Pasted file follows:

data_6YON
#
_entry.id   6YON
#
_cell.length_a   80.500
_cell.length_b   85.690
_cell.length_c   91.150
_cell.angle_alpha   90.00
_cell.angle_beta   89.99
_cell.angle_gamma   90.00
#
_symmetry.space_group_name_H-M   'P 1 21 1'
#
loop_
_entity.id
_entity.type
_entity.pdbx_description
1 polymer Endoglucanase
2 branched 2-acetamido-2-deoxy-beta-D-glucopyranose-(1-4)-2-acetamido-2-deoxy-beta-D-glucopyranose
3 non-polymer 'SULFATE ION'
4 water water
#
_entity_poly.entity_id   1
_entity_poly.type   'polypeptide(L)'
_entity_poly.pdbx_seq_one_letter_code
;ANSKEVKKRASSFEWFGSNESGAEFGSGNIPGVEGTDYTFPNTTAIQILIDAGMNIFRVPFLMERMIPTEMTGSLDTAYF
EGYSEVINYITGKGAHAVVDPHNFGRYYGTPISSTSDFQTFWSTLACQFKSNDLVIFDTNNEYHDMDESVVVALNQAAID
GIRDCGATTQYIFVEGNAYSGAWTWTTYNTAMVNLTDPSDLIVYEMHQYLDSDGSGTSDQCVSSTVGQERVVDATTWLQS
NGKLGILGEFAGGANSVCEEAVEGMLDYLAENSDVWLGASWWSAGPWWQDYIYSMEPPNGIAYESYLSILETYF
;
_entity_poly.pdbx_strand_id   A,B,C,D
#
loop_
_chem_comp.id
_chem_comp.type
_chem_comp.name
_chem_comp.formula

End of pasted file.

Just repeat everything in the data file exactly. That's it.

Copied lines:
data_6YON
#
_entry.id   6YON
#
_cell.length_a   80.500
_cell.length_b   85.690
_cell.length_c   91.150
_cell.angle_alpha   90.00
_cell.angle_beta   89.99
_cell.angle_gamma   90.00
#
_symmetry.space_group_name_H-M   'P 1 21 1'
#
loop_
_entity.id
_entity.type
_entity.pdbx_description
1 polymer Endoglucanase
2 branched 2-acetamido-2-deoxy-beta-D-glucopyranose-(1-4)-2-acetamido-2-deoxy-beta-D-glucopyranose
3 non-polymer 'SULFATE ION'
4 water water
#
_entity_poly.entity_id   1
_entity_poly.type   'polypeptide(L)'
_entity_poly.pdbx_seq_one_letter_code
;ANSKEVKKRASSFEWFGSNESGAEFGSGNIPGVEGTDYTFPNTTAIQILIDAGMNIFRVPFLMERMIPTEMTGSLDTAYF
EGYSEVINYITGKGAHAVVDPHNFGRYYGTPISSTSDFQTFWSTLACQFKSNDLVIFDTNNEYHDMDESVVVALNQAAID
GIRDCGATTQYIFVEGNAYSGAWTWTTYNTAMVNLTDPSDLIVYEMHQYLDSDGSGTSDQCVSSTVGQERVVDATTWLQS
NGKLGILGEFAGGANSVCEEAVEGMLDYLAENSDVWLGASWWSAGPWWQDYIYSMEPPNGIAYESYLSILETYF
;
_entity_poly.pdbx_strand_id   A,B,C,D
#
loop_
_chem_comp.id
_chem_comp.type
_chem_comp.name
_chem_comp.formula